The third benefit of a monopoly is being a successful firm, though being inefficient and dynamic. (Tejvan R Pettinger) Syabas has delivered quality water by complying with government regulatory during the Concession Agreement in 2004. Moreover, Syabas has put in place a mechanism that respond to customer’s criticisms of poor quality water within the hour. The firm is also trying to change the public perception of water into instils public that the water is safe for consumption and is clean though its Water Quality Improvement Master Plan. Beside, that Syabas has put a mechanism called Standard Operating Procedures, which they improve their respond to pipe burst, leaks and monitoring and inspection of the Mains and Reservoirs. By following this sequence, Syabas has fewer breakdowns a, water supply distribution and it shows that Syabas is capable in handling any water crisis.
While having a monopolized water industry— Syarikat Bekalan Air Selangor Sdn. Bhd. (SYABAS) brings a couple of benefits to us, there are also a few drawbacks of having a monopolized water industry in our state Selangor.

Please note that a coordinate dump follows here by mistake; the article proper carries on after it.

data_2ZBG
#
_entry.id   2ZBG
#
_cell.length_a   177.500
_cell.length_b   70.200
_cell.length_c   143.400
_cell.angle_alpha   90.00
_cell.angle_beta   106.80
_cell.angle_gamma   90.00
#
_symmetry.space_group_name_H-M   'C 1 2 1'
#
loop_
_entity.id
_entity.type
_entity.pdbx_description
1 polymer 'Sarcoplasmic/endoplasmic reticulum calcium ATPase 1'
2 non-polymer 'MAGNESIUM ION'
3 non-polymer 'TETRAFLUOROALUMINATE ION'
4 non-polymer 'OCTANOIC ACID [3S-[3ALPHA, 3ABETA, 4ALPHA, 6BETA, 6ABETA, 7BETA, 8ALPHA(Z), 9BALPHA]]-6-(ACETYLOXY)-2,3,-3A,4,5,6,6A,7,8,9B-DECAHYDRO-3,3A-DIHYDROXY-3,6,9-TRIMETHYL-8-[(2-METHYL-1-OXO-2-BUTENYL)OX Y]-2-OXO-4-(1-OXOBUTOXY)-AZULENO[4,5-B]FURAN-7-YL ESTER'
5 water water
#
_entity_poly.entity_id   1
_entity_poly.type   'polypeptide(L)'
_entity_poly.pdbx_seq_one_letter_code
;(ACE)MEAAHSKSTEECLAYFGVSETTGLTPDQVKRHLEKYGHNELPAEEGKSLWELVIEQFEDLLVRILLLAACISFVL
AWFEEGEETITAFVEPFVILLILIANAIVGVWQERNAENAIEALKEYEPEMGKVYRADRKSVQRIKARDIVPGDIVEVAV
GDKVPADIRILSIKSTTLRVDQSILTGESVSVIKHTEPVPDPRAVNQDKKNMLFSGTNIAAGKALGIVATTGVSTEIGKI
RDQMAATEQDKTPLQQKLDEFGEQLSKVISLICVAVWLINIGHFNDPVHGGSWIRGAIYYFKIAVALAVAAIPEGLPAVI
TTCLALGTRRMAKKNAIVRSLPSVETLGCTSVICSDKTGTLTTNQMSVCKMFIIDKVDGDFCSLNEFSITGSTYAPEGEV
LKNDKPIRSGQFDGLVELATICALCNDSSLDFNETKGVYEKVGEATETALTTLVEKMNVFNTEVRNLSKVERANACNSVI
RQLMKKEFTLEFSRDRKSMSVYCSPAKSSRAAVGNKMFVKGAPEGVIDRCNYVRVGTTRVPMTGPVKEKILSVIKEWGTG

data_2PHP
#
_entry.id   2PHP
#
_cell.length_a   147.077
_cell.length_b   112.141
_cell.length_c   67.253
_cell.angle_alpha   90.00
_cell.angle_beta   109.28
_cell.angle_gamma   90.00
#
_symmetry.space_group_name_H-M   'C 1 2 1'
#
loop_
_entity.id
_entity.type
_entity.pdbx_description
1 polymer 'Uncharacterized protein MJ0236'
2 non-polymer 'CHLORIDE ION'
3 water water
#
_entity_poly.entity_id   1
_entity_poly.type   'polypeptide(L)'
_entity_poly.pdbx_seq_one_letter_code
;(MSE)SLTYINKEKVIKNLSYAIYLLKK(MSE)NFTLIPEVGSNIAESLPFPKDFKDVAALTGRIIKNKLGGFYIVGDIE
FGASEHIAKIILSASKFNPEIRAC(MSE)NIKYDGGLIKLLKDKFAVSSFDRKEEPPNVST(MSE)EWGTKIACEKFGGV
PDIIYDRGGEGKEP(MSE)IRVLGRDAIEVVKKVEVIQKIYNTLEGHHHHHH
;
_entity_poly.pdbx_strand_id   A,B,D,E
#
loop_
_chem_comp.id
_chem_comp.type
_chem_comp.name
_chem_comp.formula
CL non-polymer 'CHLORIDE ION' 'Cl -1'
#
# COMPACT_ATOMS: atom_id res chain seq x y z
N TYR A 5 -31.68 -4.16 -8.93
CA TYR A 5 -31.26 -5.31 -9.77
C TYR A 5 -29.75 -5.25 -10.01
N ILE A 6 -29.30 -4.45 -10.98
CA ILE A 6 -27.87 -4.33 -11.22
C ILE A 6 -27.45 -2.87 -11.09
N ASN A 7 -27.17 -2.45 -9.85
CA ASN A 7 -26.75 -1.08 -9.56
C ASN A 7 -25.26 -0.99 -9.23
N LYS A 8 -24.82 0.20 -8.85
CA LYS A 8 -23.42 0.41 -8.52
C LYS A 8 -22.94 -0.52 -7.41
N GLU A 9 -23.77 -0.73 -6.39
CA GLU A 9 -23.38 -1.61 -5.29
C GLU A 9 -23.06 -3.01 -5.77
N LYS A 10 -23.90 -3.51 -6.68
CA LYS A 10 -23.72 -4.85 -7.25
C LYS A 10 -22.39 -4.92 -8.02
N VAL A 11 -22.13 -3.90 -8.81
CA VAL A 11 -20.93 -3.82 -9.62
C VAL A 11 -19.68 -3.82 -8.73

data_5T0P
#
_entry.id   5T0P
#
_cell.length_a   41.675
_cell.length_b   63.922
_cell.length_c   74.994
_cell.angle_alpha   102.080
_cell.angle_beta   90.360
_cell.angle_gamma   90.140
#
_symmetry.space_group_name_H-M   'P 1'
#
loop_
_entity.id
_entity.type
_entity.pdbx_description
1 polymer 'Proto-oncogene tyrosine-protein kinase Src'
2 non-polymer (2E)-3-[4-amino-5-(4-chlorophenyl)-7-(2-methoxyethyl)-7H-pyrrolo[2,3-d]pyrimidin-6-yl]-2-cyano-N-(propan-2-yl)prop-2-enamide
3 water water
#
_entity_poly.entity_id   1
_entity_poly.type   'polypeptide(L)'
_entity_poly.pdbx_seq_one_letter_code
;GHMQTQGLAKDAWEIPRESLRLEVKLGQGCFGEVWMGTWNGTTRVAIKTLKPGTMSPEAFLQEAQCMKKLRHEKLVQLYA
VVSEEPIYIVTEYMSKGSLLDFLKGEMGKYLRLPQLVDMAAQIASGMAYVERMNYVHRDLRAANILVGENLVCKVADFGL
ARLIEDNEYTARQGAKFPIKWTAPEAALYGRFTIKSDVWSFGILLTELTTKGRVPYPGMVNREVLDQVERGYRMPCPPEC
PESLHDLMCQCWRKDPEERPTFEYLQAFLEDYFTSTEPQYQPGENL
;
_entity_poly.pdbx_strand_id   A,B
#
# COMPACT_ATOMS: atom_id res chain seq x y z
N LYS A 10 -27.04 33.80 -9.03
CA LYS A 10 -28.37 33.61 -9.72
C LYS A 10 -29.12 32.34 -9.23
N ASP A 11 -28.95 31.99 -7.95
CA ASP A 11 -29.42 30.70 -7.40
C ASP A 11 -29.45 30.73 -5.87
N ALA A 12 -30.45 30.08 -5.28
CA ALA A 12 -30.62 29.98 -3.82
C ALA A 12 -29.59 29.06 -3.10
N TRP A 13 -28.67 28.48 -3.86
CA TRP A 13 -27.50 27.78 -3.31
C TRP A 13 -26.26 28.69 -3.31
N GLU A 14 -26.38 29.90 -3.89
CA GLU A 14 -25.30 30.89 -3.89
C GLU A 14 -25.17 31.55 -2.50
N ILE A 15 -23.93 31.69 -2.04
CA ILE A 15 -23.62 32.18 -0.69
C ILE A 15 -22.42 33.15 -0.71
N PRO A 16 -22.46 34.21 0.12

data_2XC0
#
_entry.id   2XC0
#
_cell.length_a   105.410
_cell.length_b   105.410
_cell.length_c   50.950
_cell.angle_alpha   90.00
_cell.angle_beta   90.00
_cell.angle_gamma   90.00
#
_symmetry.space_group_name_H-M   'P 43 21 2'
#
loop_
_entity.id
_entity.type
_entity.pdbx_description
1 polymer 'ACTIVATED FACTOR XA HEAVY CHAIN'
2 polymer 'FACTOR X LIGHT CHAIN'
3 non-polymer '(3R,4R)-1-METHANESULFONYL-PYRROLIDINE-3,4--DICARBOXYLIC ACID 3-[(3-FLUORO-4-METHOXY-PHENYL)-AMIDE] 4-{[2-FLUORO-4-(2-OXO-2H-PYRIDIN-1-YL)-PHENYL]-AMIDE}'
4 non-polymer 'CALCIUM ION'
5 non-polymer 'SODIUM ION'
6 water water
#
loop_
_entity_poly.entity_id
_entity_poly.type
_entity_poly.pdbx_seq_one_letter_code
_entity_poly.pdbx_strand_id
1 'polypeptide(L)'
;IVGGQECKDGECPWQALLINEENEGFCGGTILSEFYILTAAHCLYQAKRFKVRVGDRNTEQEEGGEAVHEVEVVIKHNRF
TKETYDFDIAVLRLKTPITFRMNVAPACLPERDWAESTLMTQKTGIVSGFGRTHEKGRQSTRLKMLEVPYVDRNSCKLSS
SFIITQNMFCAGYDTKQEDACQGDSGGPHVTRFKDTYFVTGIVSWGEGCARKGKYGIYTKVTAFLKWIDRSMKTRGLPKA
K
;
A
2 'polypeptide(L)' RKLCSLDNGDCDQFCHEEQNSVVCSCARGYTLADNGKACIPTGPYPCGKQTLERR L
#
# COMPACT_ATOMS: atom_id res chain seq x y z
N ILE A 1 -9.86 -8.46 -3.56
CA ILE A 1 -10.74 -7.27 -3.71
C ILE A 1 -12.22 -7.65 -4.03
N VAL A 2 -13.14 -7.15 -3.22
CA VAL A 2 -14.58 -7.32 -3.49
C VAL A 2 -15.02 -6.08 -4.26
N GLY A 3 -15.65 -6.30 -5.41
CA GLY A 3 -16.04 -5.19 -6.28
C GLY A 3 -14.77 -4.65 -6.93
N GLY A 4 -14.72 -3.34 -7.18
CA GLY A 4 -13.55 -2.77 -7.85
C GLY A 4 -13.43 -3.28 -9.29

First of all, when SYABAS is the only permitted water industry to supply water to areas around our region Selangor, it functions as the price maker and charges at a price above its marginal cost. For that, those whose willingness to pay is below the increased price wouldn’t value the change. Consequently, these people may choose to use lesser water to cut the cost. Therefore, the quantity produced and sold is allocatively inefficient at the monopoly price. In the context of Economics, when the inefficiency of allocation is presented in a graph, there will be a triangle region which is the surplus consumers and produces would’ve enjoyed if the allocation is efficient. This triangle region is called the deadweight loss. Besides of the occurrence of deadweight loss, the inefficient allocation of a monopoly would cause a part of the consumer surplus to become the producers’ surplus. That being said, the producers of a monopoly will always enjoy more surplus than the consumers do, theoretically.